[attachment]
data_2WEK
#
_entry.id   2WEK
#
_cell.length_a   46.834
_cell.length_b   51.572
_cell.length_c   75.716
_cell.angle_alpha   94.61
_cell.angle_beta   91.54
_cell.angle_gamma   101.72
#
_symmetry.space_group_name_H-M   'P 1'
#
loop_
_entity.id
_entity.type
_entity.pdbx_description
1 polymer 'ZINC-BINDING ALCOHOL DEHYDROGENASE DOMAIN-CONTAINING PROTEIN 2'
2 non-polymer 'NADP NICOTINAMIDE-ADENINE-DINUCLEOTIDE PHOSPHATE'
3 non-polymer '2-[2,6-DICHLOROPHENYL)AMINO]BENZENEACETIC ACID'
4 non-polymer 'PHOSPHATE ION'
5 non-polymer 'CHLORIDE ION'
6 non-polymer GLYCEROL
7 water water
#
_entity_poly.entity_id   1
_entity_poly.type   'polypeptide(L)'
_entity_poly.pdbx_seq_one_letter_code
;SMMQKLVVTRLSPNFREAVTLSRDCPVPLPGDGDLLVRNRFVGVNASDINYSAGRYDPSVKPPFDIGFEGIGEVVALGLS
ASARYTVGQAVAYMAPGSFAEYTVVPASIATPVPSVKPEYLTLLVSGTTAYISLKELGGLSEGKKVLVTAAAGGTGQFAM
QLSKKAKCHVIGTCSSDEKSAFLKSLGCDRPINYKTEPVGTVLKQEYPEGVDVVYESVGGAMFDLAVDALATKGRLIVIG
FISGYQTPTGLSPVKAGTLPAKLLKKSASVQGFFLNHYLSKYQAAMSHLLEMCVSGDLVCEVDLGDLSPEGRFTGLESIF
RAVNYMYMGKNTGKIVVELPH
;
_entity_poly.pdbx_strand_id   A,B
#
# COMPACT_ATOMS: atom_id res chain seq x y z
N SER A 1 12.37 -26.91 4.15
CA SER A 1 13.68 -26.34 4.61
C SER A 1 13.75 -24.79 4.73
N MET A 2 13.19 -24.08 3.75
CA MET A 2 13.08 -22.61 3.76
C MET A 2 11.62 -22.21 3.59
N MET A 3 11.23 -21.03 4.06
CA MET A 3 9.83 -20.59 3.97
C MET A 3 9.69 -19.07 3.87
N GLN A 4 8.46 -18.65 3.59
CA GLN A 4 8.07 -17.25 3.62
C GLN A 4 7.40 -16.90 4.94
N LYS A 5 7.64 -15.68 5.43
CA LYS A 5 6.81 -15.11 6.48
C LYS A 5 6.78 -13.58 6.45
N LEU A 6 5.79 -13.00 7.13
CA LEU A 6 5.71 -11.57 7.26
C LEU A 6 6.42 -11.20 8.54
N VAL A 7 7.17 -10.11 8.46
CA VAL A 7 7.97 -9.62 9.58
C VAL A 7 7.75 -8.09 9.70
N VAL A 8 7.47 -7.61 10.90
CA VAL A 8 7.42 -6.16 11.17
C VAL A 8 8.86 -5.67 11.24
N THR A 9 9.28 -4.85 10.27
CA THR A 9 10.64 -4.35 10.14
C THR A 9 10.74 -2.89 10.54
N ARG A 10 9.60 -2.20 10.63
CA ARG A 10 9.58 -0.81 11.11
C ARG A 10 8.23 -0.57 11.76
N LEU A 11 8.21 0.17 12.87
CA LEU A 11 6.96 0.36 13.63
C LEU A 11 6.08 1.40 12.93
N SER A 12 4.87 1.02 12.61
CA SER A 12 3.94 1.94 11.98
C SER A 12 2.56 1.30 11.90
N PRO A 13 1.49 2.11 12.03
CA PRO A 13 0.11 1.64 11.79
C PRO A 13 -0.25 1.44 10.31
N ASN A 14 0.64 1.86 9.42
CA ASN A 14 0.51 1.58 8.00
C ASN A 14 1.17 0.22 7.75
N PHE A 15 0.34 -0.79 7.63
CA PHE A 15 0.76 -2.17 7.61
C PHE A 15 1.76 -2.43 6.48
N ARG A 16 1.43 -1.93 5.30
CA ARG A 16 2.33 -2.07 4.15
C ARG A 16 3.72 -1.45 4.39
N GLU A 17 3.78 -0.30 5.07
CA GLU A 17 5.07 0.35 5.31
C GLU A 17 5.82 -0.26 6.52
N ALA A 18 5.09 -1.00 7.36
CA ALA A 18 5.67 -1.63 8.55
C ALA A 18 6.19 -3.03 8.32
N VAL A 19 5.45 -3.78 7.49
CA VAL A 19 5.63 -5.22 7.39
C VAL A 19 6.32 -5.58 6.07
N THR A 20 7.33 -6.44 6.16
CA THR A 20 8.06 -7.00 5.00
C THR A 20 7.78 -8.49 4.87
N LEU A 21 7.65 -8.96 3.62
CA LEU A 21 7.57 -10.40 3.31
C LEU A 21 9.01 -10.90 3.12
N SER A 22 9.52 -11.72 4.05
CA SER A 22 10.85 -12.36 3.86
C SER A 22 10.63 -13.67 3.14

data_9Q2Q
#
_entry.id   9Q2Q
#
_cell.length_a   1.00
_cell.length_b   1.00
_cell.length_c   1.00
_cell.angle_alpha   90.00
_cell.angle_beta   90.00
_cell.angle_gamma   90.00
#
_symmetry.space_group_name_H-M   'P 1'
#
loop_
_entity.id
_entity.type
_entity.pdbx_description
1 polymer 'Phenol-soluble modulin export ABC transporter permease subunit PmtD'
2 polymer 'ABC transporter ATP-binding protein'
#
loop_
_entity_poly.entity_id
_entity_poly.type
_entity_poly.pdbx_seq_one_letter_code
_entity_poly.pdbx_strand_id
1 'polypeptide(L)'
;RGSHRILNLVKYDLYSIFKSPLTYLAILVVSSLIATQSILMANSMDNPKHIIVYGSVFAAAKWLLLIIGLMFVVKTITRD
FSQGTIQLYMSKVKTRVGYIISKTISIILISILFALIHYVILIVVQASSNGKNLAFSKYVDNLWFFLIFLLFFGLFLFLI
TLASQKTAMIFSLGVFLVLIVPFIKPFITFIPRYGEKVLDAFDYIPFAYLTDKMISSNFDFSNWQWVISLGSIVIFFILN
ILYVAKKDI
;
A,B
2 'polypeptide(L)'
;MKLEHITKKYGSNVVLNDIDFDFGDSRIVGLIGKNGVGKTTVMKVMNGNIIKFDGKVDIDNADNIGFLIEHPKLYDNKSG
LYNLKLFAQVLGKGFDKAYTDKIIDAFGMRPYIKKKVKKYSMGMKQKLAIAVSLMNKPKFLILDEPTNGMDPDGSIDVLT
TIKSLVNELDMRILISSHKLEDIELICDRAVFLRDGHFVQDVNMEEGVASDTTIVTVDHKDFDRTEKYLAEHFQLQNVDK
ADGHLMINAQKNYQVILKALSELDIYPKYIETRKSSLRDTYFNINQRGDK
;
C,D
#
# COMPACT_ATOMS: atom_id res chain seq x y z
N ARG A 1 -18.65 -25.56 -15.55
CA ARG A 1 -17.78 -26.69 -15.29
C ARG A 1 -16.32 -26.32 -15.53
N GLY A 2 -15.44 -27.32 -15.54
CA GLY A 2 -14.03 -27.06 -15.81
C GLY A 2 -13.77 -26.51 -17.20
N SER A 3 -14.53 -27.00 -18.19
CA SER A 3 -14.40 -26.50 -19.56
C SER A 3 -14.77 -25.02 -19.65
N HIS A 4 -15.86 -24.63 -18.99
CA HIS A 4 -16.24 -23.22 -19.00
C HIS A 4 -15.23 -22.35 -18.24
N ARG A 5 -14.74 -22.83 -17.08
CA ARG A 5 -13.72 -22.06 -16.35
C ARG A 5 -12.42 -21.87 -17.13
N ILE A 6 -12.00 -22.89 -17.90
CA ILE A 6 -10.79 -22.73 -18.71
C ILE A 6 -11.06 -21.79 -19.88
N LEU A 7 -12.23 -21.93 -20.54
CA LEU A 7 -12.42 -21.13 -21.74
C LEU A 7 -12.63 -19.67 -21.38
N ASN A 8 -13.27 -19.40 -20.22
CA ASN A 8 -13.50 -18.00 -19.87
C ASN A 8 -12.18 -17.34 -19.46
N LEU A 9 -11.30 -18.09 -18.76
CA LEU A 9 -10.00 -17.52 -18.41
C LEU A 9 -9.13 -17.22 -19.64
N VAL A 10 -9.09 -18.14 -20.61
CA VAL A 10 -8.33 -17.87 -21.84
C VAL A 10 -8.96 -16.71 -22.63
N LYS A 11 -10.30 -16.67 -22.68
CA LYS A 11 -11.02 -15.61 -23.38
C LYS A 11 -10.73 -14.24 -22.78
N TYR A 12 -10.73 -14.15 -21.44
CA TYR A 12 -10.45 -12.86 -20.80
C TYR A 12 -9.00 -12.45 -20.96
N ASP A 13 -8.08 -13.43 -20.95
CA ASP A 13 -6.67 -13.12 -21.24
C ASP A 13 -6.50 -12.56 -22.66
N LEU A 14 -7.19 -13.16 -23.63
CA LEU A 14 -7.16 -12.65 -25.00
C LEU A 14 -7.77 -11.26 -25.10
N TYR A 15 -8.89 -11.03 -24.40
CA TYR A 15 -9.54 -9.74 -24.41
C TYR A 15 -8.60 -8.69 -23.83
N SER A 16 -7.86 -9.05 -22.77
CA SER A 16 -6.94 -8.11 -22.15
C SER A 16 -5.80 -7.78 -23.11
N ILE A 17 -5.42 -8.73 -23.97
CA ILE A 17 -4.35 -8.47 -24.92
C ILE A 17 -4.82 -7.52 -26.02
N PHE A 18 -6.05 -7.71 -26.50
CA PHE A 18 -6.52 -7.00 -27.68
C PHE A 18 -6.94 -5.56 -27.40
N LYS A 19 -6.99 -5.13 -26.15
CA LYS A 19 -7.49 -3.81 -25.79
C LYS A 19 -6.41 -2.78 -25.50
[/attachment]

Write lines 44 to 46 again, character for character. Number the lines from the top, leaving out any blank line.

N MET A 3 11.23 -21.03 4.06
CA MET A 3 9.83 -20.59 3.97
C MET A 3 9.69 -19.07 3.87